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ISSUE 118 VOL 3 PUBLISHED 10/1/2004

Fall Fashion

By Adrian Vaagenes
Contributing Writer
and Ian Vaagenes
Contributing Writer

Friday, October 1, 2004

I usually don't feel a need to speak out about anything. Protests are boring, and what do they change anyway? A bunch of hippies get high and chain themselves to trees. I saw enough of that in high school. But in this case I feel I must say something -- no, I am divinely compelled. Am I speaking out against racism, hate or politics? No; I'm speaking out against the poncho. A horrible scourge has descended upon campus and the entire fashion world. In a time when everything vintage is "cool," many people fall into the trap of incorporating everything 1960s and 1970s into their wardrobe.

But where will it end? Who knows? Within a year, people will be wearing zubaz and leather ties. The past problem with these fashions is that no one was able to pull them off. No one in the history of the earth was able to pull off the poncho with one exception: Clint Eastwood in the Sergio Leone classic "A Fistful of Dollars." While I applaud people who want to be daring and creative with fall fashion, it also pays to be smart. A square, carpet-like cloth with a hole cut in the middle doesn't even sound cool -- let alone make anybody look good.

Now I know what you're saying, "What's the big deal? They're just clothes." To that I say, if clothes make the man , then they can make the campus. It's not that difficult to try to dress with at least a child's sense of fashion. To do this, there are a set of simple rules that must be followed:

Know your body shape. This means pay attention to direction to the stripes, and above all wear clothes that actually fit. Now, I'm going to be blunt here, but I'm using technical terms so that's okay. A scrawny kid never looks good in a baggy shirt or two t-shirts at the same time. People know you're a toothpick; it just looks like you're trying too hard to cover it up. If you're overweight, don't wear clothing that is too small for you: it highlights what you might not want to display. That was politically correct, wasn't it?

Color coordination is essential. The best rule of thumb when layering two shirts is to take note of the contrast of your hair color to your skin color. The amount of contrast should dictate the color contrast in your choice of apparel. For example, a pale blonde kid looks best in color shades that are close to each other on the color wheel. This rule is more of a guideline, and if you find that bold contrasting colors work for you, go for it. On a slightly related note, I feel the need to address the issue of the color pink. Men, you're finally able to indulge in whatever crazy fantasy that I don't want to hear about and wear pink. But, don't crap your pants and go overboard, buying pink pants and a pink sweatshirt because pink only works with a good collared shirt or short-sleeved polo.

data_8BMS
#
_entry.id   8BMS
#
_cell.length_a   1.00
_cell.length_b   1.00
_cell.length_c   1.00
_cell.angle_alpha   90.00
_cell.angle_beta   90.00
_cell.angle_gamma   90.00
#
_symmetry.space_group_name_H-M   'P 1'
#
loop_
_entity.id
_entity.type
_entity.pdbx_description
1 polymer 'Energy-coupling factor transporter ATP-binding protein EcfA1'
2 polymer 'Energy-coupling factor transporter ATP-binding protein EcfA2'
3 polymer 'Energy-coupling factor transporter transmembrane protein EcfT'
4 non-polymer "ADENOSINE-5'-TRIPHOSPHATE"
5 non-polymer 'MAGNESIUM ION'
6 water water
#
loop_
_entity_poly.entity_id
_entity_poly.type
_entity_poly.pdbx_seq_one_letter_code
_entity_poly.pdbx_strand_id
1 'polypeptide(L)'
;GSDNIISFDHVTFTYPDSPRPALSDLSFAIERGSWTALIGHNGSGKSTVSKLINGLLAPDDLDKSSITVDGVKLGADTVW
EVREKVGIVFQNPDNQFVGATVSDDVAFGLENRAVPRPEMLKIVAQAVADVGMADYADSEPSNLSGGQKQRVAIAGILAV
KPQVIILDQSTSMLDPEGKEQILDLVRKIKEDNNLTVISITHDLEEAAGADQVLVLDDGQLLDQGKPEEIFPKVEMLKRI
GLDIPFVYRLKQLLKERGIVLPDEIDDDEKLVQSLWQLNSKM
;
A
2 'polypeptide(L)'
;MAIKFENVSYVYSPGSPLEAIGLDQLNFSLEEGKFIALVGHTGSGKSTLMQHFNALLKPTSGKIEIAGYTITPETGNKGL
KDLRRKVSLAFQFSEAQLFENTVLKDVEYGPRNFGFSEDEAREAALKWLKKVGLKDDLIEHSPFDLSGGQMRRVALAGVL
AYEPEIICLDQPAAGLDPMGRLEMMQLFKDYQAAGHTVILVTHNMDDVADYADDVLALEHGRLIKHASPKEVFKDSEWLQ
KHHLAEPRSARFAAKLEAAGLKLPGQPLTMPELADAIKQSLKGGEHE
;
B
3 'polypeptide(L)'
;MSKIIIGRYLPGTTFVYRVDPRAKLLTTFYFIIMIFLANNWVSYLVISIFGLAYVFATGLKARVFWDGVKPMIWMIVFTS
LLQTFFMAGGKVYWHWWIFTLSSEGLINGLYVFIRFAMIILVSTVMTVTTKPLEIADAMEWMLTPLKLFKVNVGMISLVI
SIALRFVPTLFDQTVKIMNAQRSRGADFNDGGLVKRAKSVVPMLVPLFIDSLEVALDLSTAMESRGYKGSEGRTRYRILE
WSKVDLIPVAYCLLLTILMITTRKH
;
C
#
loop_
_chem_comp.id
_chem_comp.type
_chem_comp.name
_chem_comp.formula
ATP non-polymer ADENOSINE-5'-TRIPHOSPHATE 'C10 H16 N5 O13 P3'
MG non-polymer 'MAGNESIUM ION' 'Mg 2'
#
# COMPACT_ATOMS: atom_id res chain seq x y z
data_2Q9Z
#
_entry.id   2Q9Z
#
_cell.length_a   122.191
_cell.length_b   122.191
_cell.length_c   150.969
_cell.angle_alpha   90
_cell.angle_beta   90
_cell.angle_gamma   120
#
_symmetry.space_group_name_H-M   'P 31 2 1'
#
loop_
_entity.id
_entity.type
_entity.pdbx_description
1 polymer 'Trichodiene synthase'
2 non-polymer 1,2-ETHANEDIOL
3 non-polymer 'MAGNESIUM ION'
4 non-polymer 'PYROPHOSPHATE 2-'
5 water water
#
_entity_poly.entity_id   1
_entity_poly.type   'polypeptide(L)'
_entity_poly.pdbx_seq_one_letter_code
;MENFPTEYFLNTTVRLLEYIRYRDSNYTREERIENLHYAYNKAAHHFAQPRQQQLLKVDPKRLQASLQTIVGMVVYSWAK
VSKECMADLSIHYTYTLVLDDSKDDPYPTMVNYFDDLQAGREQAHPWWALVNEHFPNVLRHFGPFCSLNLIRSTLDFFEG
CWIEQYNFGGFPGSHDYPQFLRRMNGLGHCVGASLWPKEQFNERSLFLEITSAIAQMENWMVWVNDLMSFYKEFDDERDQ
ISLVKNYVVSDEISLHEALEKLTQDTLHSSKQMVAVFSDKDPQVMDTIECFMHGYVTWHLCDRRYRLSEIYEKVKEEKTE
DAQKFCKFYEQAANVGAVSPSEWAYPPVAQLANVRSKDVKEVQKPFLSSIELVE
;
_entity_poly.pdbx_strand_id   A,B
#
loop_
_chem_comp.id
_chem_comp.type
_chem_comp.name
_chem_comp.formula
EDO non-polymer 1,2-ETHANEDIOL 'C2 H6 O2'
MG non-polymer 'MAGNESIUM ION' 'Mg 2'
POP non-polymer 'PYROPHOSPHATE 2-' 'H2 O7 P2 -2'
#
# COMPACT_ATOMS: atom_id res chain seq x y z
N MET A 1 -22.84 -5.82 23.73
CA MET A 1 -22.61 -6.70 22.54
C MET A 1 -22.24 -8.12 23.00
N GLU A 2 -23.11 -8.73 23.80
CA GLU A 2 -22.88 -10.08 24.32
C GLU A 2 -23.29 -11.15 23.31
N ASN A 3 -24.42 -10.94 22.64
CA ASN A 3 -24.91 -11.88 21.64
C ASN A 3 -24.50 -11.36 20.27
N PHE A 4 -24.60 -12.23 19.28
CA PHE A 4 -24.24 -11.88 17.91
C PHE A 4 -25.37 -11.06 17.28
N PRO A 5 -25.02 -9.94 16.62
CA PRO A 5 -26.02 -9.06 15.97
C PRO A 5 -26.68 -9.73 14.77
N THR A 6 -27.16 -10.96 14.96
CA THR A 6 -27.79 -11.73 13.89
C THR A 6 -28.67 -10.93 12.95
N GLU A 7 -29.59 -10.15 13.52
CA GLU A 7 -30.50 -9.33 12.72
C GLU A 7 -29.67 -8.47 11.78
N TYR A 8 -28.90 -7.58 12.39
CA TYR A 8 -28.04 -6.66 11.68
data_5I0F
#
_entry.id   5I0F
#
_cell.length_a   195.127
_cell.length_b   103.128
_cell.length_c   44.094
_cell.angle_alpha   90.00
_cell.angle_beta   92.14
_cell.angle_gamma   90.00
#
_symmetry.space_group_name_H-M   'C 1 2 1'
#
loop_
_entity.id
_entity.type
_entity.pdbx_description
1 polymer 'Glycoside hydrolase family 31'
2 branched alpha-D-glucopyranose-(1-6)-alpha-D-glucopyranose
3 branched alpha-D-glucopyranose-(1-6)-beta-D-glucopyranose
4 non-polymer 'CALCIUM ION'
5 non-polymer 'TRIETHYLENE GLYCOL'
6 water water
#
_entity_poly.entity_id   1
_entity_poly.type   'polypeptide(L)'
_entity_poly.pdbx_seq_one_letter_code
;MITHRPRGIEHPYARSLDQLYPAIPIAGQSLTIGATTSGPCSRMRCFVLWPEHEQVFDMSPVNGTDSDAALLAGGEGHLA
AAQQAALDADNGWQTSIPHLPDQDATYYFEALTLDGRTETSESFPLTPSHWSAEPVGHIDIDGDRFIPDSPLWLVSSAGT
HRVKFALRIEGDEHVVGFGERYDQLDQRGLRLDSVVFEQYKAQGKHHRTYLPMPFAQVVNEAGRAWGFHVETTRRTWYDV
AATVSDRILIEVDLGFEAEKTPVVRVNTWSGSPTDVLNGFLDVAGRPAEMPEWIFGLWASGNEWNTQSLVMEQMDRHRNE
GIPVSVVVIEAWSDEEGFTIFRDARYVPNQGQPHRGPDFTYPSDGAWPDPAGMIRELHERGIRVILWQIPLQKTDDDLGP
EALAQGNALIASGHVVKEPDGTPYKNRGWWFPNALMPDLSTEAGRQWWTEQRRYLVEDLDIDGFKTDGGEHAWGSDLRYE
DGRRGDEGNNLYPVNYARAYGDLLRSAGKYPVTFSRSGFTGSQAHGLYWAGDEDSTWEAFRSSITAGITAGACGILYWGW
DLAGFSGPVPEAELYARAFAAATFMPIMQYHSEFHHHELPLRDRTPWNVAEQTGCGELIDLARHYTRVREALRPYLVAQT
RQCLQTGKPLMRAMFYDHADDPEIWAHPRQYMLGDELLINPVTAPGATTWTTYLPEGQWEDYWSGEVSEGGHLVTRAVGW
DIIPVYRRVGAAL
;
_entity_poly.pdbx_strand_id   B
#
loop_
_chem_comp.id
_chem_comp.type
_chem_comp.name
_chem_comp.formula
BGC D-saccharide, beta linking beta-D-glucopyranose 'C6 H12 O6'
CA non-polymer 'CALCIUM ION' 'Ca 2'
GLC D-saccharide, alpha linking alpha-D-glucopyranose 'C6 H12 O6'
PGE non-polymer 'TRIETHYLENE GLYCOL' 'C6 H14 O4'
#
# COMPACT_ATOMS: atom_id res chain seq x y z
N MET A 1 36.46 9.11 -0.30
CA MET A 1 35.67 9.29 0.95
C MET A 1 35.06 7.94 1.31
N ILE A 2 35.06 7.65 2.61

Buy a nice pair of kicks. A good pair can do more for your image than almost any other clothing item. And retro is so totally "in" right now. As a straight male I can't believe I just wrote that & but it's true. Puma, in particular, has some really fresh styles that allow you to add a whole new matching dimension to your wardrobe.

Designer does not equal cool. The great thing about the retro look is that it doesn't have to cost a fortune. You can look good for under $100 by going to a vintage clothing shop or even Goodwill. Northfield even has a great consignment shop run by the high school called the Clothes Closet. While many people think that buying anything from J.Crew or Banana Republic and slapping it together will make them cool, this is simply not true. Walk into any upscale designer store and guess what you'll find? A rugby shirt. At one time rugby shirts were pretty cool, but the rugby shirt has been on its last gasp for a year. Remember, while Banana Republic and J.Crew tend to carry many trendy clothes, they are still trying to make money. They count on the fact that many people just aren't up-to-date on style. Don't be one of those people!

And finally, layering is where form should meet function. Layering is the key to many a wardrobe; sometimes, however, clothes just don't work together. Currently, for example, there's a Gap ad campaign featuring Mark Wahlberg wearing two collared shirts. Now, Marky Mark may be cool, but he's not Christopher Walken. Thus, he is unable to pull off the dual collared shirts. Honestly, there's no purpose to it. It only makes you look like you think you're King Kong or something. This is where form meets function. Two collared shirts just don't have a function. Layering should be purposeful. Wear a corduroy jacket over a collared shirt and an undershirt because you can take them off if you're hot.

So, unless you happen to be Clint Eastwood in a spaghetti western and you're in a tough battle against Ramon and you need to hide metal plates under your poncho so that each shot he takes ricochets a bullet off and kills one of his men & restrain your Clint Eastwood idolatry.

P.S. If you're reading this Clint & I love you.





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